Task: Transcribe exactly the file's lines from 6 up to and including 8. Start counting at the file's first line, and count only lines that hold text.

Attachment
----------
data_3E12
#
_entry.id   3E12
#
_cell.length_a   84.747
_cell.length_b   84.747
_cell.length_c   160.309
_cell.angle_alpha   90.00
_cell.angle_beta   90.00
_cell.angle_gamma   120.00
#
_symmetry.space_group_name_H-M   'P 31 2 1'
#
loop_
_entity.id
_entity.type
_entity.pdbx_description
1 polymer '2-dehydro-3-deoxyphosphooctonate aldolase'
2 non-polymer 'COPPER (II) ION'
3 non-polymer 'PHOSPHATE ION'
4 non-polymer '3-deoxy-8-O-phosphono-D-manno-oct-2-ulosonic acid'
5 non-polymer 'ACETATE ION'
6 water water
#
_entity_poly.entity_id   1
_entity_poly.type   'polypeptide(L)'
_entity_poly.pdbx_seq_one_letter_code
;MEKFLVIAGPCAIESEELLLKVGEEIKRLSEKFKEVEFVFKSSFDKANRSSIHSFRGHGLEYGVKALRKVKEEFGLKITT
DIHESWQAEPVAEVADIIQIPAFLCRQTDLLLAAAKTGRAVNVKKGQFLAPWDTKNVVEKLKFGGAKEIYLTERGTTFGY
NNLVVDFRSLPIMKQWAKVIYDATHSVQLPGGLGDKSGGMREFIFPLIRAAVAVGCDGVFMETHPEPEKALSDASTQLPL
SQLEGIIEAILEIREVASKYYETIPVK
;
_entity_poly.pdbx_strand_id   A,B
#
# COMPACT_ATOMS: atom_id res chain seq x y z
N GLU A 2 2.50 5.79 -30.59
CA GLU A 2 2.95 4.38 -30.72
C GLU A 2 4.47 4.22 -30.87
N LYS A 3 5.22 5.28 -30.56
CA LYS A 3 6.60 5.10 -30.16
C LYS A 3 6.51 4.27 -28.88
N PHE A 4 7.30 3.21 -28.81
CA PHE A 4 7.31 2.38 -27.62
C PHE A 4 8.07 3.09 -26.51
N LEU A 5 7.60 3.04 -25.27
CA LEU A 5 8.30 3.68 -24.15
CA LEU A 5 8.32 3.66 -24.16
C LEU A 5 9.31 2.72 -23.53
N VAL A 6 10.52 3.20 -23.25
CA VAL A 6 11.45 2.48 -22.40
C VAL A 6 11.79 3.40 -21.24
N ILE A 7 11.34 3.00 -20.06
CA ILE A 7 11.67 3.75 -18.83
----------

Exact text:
_cell.length_b   84.747
_cell.length_c   160.309
_cell.angle_alpha   90.00